Lord Stanley

With regard to the course which has been taken upon this bill, whatever may be the character of violence which has marked the discussions upon it, I trust that the House will do me the justice to say, that there has been nothing of violence to characterize the manner in which I have endeavoured to conduct it. That the course which I have proposed to pursue is unusual, I am ready to admit. I am ready to admit to the noble Lord opposite, that in ordinary circumstances, and upon ordinary occasions, the usual course to which he has adverted is convenient for the discharge of public business. I am also ready to admit, that it is on every account desirable that the person, whoever he may happen to be, who stands in the situation of the noble Lord, and who has to conduct, on the part of the Crown, the business of the country in this House, should have the power to select on the day appointed for the consideration of Government business, that portion of the Orders of the Day which is most indispensable for the due transaction of public affairs. But are not the circumstances—I ask the House with confidence—are not the circumstances unusual in which I am placed? And when I say, the circumstances in which I am placed, let me disclaim personally, for myself, the imputation that I was vain enough to suppose that I could offer any personal claim for having the measure which I had proposed taken in preference to any other measures which had been submitted to the House. But are not, I say, the circumstances unusual in which, not I, but the House, has been placed, with respect to this measure, for the Registration of voters in Ireland? Are the circumstances usual, that three times in one Session, on a single bill, the utmost efforts of the Government should be defeated, and yet that against the expressed sense of the majority of the House thus expressed, the Government, still representing itself as a Government conducting the affairs of the country, should not only not abstain from opposition to a measure so decisively supported by the House, but should also put the individual Member who had undertaken to conduct its progress through the House on his extreme right of gaining one of those three days in each week, which are left open to him by the other business of the House? If the course which I am pursuing is unusual, the circumstances which compel me to take that course are not only unusual but unprecedented. But, even if it be unusual, my course is neither unconstitutional nor un-Parliamentary. It is a legitimate course, in which not thwarting or obstructing the public business, as the noble Lord unjustly insinuates, but giving the House an opportunity of deciding what public business is most essential to be transacted first, I raise, in a perfectly Parliamentary way, the question now at issue between myself and her Majesty's Government. There is no claim of right, there is only a claim of courtesy and expediency, to the Order of the Day now made by the Government. There is, I repeat, no claim of right; and if it be considered a question of courtesy, I must be excused for saying, that I never recollect a case in which one side of the House had less right to appeal to the other in point of courtesy. Moreover, the course which I gave notice that it was my intention to pursue is strictly Parliamentary, and in strict accordance with the standing orders of the House, agreed to at the commencement of every Session. There was a time, and that not very long ago, when much practical inconvenience resulted, and when the public business was really thwarted and obstructed by substantive motions which had no connexion with the Orders of the Day, being brought forward as amendments upon them. And how was that practical inconvenience met? What was the remedy applied to it, and how was that remedy limited? Three years ago an order was made, which we have since repeated every year, that on the Order of the Day being read, one amendment, and one amendment only, should be moved upon it, that amendment being either that the other Orders of the Day be now read, or that some particular Order of the Day should be taken into consideration, not to thwart or obstruct public business, but to give the House the means of deciding to which Order of the Day it would give the preference. So far, then, from this course of mine being either violent, unparliamentary, or unconstitutional, I assert that it is the course expressly pointed out by the orders of the House, as the only course which any hon. Member, unconnected with the Government, has of bringing measures fairly under the consideration of the House, when supported in opposition to the Government, by a considerable majority. I have but one object in view in this course, a plain, a simple, intelligible, and, as I think, a reasonable object; which is, that the measure which I have introduced should undergo a full, fair, and deliberate investigation and canvass into its details. And I must do my utmost to obtain for that measure that full, fair, and deliberate investigation; I must hot have it pushed off from day to day, and from week to week, by the moving of one instruction and one amendment after another, especially after the House has solemnly affirmed its principle on the second reading, whenever it is proposed that the Speaker do leave the chair, for the purpose of the House resolving itself into Committee. My only wish is, that the bill should be properly discussed and passed, if it meet the approbation of the House. Further than that I have no wish to go—further than that if I should go, I should be placing myself, as I trust that I have not yet placed myself, in the wrong before the House. If, after the division on Thursday, the noble Lord—but I will not remind the House of the obstructions which this measure has met with in the course of its progress—but if, after the division on Thursday night, when the House decided that the question of the Irish registration was the most important and most pressing,—when it declared that it was a question which must be dealt with in the present Session—when it decided against the amendment of the hon. Member for Halifax, and declared that the measure for the amendment of the English registration should not precede the measure for dealing with the abuses of the Irish registration—if the noble Lord had then got up and told me that on Monday the business was pressing and important, but that my motion should be discussed on the next vacant day, at once and without a moment's hesitation I should have been satisfied and have given way. But did the noble Lord give me any such assurance? Did the noble Lord let fall the slightest hint that I should get the smallest facility in bringing under discussion a bill which has been so long and so unaccountably delayed? Quite the reverse. Another notice of a motion to obstruct the bill was given by the hon. and learned Member for Dublin,—a motion, too, which had been again and again defeated. Under such circumstances I should have allowed both the bill and the House to be trifled with had I not stood upon my extreme right, and said that this bill shall not be shelved, shall not be put off from day to day, but shall be fairly, fully, and dispassionately tried. Even now, if the noble Lord opposite will fix an open and an early day for the discussion, my object will be answered, provided the noble Lord will promise to discountenance any vexatious obstructions, and not afford them a passive acquiescence. Perhaps Thursday, for many reasons, would be an inconvenient day, but I shall be perfectly content with any other early day which the noble Lord might fix. When I receive from the noble Lord the assurance that the bill shall come on, I will withdraw my motion, my object being fairly and completely answered. I shall leave it to the noble Lord to state whether on Friday or Monday next the discussion of this bill in Committee will be least inconvenient to the business of the country. I shall be perfectly satisfied with either day; for I want nothing but fair and temperate discussion. I shall be ready to consider suggestions from either side of the House, and ready to make such concessions as may meet the general sense of the House, but I must express my determination to do my utmost to carry through a bill which I believe to be essential to the welfare of the country.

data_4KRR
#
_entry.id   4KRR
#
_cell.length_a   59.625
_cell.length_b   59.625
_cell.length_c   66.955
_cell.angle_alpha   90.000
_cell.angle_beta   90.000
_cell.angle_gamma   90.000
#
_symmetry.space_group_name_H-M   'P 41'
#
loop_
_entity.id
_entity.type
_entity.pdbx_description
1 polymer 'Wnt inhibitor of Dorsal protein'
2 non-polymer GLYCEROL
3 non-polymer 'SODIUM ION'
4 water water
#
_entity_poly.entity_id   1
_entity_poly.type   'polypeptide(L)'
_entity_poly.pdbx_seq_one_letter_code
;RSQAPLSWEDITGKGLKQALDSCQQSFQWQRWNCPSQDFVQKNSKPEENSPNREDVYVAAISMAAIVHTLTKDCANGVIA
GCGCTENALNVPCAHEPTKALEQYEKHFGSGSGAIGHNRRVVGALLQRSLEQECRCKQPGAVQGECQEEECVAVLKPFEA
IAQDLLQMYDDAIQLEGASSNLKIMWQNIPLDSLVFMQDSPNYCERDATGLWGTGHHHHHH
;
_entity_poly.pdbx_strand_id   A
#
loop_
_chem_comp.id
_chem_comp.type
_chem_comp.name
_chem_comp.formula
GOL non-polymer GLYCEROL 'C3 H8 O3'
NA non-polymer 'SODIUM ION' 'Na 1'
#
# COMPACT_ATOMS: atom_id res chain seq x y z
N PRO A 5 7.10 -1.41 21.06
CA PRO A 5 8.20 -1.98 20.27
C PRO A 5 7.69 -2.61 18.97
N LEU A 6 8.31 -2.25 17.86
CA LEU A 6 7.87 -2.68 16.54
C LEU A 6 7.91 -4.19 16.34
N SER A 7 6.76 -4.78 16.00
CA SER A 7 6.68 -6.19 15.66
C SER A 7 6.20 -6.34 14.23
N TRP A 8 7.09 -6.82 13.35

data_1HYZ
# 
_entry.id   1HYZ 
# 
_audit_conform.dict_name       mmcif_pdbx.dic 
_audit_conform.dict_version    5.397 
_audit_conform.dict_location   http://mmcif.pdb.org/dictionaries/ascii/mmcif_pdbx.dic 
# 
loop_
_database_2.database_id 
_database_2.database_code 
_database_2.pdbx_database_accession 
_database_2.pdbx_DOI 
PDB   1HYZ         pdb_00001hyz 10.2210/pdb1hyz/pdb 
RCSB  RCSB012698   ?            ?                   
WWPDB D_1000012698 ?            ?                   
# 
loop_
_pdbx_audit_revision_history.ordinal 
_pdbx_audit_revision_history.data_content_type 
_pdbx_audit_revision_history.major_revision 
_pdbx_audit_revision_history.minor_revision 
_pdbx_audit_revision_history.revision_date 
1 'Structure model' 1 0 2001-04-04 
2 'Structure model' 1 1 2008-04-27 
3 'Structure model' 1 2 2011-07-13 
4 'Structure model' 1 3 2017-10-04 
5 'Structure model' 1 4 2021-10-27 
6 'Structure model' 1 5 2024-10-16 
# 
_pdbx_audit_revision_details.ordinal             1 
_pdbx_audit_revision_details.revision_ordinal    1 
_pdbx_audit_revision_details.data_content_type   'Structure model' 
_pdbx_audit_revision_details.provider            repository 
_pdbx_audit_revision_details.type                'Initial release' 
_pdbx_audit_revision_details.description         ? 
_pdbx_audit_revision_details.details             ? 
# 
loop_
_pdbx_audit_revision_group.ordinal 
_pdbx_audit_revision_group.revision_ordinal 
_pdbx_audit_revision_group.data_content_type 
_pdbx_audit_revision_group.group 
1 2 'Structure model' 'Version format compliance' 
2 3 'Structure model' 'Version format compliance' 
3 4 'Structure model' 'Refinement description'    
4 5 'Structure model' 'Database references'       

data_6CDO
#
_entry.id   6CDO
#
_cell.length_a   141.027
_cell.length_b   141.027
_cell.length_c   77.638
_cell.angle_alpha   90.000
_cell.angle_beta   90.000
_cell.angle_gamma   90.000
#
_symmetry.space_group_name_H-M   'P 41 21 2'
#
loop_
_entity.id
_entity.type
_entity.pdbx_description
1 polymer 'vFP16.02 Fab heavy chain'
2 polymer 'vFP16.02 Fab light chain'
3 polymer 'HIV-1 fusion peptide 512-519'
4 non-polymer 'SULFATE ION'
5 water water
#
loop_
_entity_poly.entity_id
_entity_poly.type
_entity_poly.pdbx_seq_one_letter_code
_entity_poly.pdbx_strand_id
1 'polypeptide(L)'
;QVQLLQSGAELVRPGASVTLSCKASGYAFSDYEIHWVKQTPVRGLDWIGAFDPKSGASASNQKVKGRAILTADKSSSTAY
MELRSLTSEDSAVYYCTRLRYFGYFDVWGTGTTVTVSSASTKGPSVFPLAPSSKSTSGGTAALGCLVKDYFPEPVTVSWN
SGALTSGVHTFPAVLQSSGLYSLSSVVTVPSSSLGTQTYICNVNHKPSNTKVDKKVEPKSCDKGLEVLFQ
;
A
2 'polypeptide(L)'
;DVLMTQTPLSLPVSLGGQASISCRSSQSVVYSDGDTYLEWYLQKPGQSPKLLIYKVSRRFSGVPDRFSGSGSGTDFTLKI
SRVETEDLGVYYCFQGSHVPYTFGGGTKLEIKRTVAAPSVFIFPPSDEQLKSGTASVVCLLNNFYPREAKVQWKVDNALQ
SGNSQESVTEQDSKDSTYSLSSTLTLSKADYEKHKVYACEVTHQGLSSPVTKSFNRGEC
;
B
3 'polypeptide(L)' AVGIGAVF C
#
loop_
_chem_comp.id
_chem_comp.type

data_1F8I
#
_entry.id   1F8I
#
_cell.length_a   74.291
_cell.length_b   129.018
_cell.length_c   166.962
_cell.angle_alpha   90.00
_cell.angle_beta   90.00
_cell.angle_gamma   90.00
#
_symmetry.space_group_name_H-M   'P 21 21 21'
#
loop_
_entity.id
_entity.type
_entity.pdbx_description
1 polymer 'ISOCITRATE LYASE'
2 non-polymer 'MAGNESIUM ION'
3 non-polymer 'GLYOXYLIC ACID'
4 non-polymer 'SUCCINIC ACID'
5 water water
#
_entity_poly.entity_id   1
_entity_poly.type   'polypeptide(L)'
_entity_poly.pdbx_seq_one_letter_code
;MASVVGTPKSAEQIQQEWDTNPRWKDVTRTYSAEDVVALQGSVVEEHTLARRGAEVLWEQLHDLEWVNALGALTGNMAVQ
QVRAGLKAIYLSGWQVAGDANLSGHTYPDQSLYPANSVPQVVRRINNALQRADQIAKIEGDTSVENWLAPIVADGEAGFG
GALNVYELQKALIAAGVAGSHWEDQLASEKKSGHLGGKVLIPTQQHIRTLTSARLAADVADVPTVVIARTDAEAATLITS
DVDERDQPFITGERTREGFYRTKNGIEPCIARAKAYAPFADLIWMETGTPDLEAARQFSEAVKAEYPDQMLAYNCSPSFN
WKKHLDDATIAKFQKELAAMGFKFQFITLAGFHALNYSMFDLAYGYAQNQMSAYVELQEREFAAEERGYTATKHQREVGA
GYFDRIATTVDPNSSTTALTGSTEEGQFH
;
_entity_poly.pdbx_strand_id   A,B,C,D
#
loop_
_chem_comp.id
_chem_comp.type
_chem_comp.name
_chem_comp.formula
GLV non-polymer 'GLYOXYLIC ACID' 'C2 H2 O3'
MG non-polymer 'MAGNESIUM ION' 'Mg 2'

Order for the Committee fixed for the ensuing Friday.